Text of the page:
I want health, not sickness, so there is no packaged food, white bread, etc. in our home and I don't miss what I no longer want. Our diet is Asian/mediterranean/ common-sensial: meat and fish in small portions, lots of fruit, vegetables, beans, lentils, etc. Nothing new or fancy here, just what we all know makes up a healthy diet.
Many readers of this blog eat "home cooked" meals only, and as another slogan of mine has it: forget the "revolution" of barricading the streets: "A healthy homecooked family meal and a home garden are revolutionary acts."
Take the power away from a failed and unsustainable "sick-care" based not on prevention but on exploiting your chronic diseases for profit by changing your diet and exercise habits. Remember: You don't miss what you no longer want. If you change the goal from sickness and ill-health (i.e. what you get with the standard American diet) to health then you no longer even want or miss the garbage passed off as "food" in America.
Exercise. Even if you are disabled, do whatever you can within your limitations. Exercise is even more important than diet--it is the one true "health miracle". An active life is what we're selected for, just as we are selected for an omnivorous diet of many food sources, mostly raw or slightly cooked, and heavy on seeds (nuts), fruits, edible plants (vegetables) and occasional meat/fish.
You don't need to go to the gym; any 6 ft. by 6 ft. space is a gym. Learn yoga, dancercise, marital arts, etc., ride a bike in seasonable weather, walk a couple miles a day, dig up a garden with a pickaxe and shovel-- there are many ways to stay active and therefore fit.
Nobody is going to save you from your bad habits; every other belief is illusion. If you need an operation, then you better start saving now and planning your flight to India. Dental care is available across the border in Mexico for very reasonable fees, as correspondent Jim Twamley has described in depth on his blog RV Now.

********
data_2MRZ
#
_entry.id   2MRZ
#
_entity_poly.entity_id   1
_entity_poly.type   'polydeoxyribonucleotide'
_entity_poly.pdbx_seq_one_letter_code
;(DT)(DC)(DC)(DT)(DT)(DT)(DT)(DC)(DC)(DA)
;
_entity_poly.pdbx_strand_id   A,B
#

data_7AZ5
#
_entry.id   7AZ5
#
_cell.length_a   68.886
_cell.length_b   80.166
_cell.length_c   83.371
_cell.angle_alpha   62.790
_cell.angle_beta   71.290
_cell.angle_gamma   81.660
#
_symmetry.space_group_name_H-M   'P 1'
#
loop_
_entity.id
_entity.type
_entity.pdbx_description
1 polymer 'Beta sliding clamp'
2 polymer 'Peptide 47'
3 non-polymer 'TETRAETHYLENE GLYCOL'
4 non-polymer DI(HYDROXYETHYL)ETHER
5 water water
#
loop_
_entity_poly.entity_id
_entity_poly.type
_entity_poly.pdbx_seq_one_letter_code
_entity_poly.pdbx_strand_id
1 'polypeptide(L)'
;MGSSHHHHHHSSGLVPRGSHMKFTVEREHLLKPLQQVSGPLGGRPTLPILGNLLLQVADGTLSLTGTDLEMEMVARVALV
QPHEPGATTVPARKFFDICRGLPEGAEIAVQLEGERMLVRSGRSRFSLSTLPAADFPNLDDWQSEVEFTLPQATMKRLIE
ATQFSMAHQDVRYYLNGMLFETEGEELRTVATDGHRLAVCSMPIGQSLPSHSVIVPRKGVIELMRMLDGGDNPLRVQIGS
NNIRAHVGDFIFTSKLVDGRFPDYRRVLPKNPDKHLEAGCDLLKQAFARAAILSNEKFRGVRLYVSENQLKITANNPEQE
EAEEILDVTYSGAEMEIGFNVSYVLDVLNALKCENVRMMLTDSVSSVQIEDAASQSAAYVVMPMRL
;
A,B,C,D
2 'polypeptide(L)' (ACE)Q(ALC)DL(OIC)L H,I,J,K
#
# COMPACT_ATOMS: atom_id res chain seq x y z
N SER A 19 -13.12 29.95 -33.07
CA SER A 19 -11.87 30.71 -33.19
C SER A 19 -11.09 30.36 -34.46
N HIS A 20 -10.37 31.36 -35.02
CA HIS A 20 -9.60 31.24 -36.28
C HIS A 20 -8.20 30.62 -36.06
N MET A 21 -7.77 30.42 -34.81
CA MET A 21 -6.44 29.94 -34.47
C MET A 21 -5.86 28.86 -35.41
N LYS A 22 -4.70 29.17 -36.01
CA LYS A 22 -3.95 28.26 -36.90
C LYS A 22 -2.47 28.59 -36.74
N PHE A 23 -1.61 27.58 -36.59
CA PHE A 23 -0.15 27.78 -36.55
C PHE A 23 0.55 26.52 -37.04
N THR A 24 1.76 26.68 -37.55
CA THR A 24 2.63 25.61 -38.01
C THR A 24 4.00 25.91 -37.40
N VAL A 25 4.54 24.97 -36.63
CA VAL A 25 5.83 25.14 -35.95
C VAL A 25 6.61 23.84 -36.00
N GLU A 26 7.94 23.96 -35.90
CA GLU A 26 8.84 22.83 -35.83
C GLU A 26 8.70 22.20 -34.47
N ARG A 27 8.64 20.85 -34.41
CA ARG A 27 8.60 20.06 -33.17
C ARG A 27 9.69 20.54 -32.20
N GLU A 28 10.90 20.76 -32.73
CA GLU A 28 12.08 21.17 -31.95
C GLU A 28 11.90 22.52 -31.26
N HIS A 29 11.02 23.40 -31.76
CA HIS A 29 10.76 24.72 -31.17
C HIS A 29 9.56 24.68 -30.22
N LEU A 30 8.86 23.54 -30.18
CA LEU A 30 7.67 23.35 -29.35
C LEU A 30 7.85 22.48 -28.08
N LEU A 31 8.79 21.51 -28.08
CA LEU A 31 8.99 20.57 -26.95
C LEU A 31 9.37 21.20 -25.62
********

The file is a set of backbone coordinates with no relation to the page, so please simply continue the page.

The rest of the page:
6. Learn to hedge. As I have repeatedly decribed here (often calling upon Harun I. for commentary), there is no "magic bullet" in retaining or building your wealth in the coming decades; you will need to be flexible and seek opportunities to hedge against rising costs or a depreciating dollar as they arise. "Buy and hold" won't work; even when buying gold and silver, there are better times to buy than others. Those who bought gold at $800/ounce in 1980 have lost staggering sums in the ensuing 28 years; adjusted for inflation, gold will have to exceed $3,000 before they "break even."
Rice and wheat are cheap again? Stock up on them as a hedge against higher prices in the future. gasoline is cheap again? Buy a gasoline futures hedge to lock in low prices. Or maybe buy oil/gas ETFs or stocks, which will likely offset your rising fuel costs by appreciating.
Concerned the dollar may well depreciate? then buy some physical gold, or via BullionVault where your gold will be stored in Europe if you reckon the U.S. government might confiscate privately held gold as it did in 1934.
7. Learn a side-skill/business which either creates surplus food or energy or tradable goods. Grow some food, however small in quantity, if you can; it's not just saving money, it's about appreciating where real food comes from and what it tastes like. Learn to cook real food.